How do you maintain a friendship? These women have been doing it for 50 years.

They got ready for parties and shared countless laughs as freshmen inside the cramped rooms of Elkton Hall, a high-rise dormitory at the University of Maryland at College Park. They bonded over being Black women at a university where, in 1971, Black students made up only 4 percent of the student body.

Friends dubbed the tightknit group of young women “Sugar Hill,” and the name stuck. “It was unique for that many African American females to be in one place,” said Elizabeth Gholston, 71, one of the early members of the group who now resides in Northwest Washington. “During that time, you needed that kind of camaraderie and cohesiveness.”

On Dec. 14, 1973, the women, most of them college seniors, gathered to celebrate a birthday and an early graduation. But it wasn’t the end of the friend group. Before the evening was over, they had decided that the group should meet again in December the following year. They never imagined where the new tradition would take them.

For the past 50 years, the women have continued to meet at least once a year for dinners, weekend sleepovers and vacations around the world. The Sugar Hill Sisterhood, as they now call themselves, has expanded to 16 women who have leaned on one another through five decades of milestones — weddings and graduations, baby showers and funerals.

There’s no challenge too big for the sisterhood, said Everene Johnson-Turner, 71, who now lives in Columbia, Md., and attended the first December dinner. “I could call in the troops in a minute,” she said. “They would be there for me.”

Lasting friendships and traditions

The enduring nature of female friendship has been well documented. Research shows that female friendships tend to be deeper than those of men, and women are more likely to rely on friends in addition to their spouses for support, said Marisa Franco, an assistant clinical professor at the University of Maryland and author of “Platonic: How the Science of Attachment Can Help You Make — and Keep — Friends.”

While many people have friendships that span decades, the women of Sugar Hill are something of a case study in what it takes to maintain them. Although the bond among the women of Sugar Hill was forged during their college years, they say they have worked hard to stay connected and nurture their relationships. A daily WhatsApp group chat helps them stay in touch, as do phone calls, video chats and remote group activities like a 90-day fitness challenge. They are committed to their annual reunions and have maintained unwavering support for one another.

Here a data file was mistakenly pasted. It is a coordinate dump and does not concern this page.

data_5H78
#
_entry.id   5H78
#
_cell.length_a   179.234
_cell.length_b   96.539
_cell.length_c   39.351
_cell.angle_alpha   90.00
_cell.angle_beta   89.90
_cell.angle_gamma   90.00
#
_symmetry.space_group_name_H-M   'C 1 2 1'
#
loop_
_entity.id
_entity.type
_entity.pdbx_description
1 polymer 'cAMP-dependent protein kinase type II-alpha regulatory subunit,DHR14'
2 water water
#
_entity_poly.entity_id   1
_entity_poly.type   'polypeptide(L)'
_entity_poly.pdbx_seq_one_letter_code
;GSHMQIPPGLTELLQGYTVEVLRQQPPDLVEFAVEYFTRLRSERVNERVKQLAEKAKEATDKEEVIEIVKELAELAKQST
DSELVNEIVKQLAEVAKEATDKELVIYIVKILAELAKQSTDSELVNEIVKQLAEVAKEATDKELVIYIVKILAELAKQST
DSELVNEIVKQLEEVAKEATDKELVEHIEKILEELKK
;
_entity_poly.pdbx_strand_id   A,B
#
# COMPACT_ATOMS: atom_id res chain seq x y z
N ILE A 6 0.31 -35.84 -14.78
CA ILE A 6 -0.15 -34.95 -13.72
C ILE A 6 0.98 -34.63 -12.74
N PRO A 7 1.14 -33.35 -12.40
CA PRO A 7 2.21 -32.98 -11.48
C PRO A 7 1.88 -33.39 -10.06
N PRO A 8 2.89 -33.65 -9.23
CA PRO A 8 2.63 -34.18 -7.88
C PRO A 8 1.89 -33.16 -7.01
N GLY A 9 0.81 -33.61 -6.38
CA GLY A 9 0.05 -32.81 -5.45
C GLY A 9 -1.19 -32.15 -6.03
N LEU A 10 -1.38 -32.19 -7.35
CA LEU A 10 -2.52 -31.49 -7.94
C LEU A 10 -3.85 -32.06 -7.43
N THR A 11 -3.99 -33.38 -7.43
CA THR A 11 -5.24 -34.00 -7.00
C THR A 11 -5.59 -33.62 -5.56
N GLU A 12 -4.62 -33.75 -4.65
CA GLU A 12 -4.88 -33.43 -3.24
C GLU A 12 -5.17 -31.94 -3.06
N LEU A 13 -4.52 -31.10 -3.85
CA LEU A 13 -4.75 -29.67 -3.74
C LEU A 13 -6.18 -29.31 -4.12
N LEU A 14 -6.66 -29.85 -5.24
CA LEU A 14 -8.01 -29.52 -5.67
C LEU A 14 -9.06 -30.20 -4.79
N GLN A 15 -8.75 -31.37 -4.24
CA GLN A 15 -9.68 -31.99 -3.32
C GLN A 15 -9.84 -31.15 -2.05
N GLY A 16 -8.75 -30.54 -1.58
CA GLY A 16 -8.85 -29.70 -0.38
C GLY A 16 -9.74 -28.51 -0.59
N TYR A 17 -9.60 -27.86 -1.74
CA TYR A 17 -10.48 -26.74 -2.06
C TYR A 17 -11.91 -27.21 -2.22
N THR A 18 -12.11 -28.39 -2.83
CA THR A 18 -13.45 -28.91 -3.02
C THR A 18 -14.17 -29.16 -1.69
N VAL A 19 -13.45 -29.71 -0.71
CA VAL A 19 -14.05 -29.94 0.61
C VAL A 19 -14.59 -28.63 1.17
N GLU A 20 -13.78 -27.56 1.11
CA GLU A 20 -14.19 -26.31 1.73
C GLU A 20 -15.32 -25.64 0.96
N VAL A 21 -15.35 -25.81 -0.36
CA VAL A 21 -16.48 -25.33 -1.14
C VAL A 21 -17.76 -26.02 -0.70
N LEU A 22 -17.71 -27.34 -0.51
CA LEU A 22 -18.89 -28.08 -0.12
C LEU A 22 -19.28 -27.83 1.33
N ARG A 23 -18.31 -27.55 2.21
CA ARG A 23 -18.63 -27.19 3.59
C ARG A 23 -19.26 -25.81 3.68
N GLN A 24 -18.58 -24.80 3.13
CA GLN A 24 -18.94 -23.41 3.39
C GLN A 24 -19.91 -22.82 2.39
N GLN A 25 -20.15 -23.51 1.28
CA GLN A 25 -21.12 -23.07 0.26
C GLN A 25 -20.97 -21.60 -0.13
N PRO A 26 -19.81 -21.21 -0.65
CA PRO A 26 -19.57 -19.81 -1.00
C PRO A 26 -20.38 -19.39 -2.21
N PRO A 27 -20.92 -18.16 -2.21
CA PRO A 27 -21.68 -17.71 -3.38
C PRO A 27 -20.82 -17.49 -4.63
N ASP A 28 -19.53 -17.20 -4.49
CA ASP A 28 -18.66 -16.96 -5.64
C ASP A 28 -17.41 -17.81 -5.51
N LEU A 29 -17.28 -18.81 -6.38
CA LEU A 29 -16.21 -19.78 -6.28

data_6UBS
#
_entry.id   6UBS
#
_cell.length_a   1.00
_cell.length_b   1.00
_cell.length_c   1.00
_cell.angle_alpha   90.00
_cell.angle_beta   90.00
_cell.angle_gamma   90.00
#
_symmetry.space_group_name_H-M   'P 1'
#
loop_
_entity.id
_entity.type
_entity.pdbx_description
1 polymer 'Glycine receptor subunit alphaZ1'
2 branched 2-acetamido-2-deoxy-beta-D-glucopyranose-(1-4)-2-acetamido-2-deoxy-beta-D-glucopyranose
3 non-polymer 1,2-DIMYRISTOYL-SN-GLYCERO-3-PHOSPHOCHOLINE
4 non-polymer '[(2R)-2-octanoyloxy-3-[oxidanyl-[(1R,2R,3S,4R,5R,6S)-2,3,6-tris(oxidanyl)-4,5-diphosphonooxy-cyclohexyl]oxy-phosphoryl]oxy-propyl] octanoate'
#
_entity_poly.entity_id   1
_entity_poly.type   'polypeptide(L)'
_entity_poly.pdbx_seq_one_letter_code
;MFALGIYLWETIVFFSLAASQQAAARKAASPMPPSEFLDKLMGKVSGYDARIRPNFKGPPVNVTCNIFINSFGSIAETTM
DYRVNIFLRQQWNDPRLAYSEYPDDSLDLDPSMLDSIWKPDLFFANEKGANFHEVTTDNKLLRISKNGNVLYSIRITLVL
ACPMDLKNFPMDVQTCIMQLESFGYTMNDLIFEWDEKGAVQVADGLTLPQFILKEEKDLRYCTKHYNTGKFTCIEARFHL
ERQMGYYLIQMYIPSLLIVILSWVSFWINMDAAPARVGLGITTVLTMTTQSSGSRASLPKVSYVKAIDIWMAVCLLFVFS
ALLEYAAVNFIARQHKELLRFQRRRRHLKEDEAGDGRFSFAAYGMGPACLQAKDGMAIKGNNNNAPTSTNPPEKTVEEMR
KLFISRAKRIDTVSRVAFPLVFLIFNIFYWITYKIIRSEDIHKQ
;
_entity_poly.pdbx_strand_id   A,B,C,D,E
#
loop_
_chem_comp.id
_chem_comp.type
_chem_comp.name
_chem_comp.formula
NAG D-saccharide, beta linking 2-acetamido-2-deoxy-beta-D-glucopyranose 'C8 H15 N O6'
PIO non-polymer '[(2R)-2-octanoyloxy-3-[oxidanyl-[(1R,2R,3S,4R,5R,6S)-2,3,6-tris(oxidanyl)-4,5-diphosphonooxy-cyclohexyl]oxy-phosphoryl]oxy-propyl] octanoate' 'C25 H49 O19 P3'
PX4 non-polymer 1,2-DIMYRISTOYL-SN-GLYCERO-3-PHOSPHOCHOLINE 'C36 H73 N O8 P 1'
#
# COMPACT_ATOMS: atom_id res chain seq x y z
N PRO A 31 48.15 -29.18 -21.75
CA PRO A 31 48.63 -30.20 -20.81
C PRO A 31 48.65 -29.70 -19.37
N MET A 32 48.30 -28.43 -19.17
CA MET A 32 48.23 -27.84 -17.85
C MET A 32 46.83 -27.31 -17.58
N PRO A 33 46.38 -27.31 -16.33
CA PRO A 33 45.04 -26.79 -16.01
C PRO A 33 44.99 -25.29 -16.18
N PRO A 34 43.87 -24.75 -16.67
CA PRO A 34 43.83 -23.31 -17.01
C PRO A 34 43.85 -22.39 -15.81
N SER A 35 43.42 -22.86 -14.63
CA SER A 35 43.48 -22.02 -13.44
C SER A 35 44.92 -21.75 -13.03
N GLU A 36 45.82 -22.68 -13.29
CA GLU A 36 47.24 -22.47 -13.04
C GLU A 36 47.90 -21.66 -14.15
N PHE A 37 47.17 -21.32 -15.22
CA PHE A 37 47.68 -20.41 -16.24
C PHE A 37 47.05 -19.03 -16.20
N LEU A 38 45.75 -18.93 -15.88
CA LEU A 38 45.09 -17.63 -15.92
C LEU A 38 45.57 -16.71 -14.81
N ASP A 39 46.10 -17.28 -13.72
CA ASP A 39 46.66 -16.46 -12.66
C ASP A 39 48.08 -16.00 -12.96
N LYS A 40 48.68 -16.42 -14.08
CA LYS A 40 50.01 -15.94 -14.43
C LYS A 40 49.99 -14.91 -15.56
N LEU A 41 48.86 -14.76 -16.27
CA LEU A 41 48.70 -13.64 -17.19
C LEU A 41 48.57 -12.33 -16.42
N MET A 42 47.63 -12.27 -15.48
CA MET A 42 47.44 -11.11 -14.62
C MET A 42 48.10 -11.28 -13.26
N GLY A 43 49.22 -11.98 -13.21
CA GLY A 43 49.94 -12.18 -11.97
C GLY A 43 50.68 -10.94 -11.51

“The character of all the women in this group is top-notch,” said Jonetta Hill, 71, who now lives in the Virgin Islands. “People are in awe that all these women in all these years, we haven’t had a fight, we haven’t had a breakup or anything like that. We respect each other’s individuality.”

While the Sugar Hill reunions began with annual dinners, they later evolved to overnight stays at one another’s houses and then trips together around the world. The women say that whatever is going on in their lives, they can look forward to spending time with the Sugar Hill Sisterhood every December.

The Sugar Hill Sisterhood has toured the world together, with trips to Jamaica, Spain, Italy, the Bahamas, Mexico, the United Arab Emirates, Brazil, Argentina and Portugal, among many other places. In December, the group marked the 50th anniversary of the December reunions with a trip to Grenada.

“These trips are meaningful because for a lot of years that was the only vacation I had,” said Cassandra Stewart, a 71-year-old who lives in Baltimore. “We have the best time ever, and it really sets the tone for my year. When I’m with them, it’s going to be nothing but good times.”

(Video: David Carter for The Washington Post)

To make sure the trips and reunions keep happening, the group each year designates someone who is responsible for selecting the location, figuring out the transportation and planning the activities. That person can organize the trip by themselves or in a committee with a few other women. Hosts are selected based on a rotation, and before the reunion is over, it is determined who will plan the following year. Once the destination is decided, there are no complaints.

“It’s an unspoken agreement to not say anything discouraging about the choice of location,” said Linda Evans Cheek, 72, of Hyattsville, who also lived in Elkton Hall during her college years. “If you want to go somewhere when it’s your turn, we’ll go there.”

The reunion coordinator will send a notice in mid-March or early April about the destination of the trip along with an estimate of the total cost, said Joyce Wynn Dawkins, 71, a former Elkton Hall resident who lives in Laurel, Md. Planning ahead is part of the fun.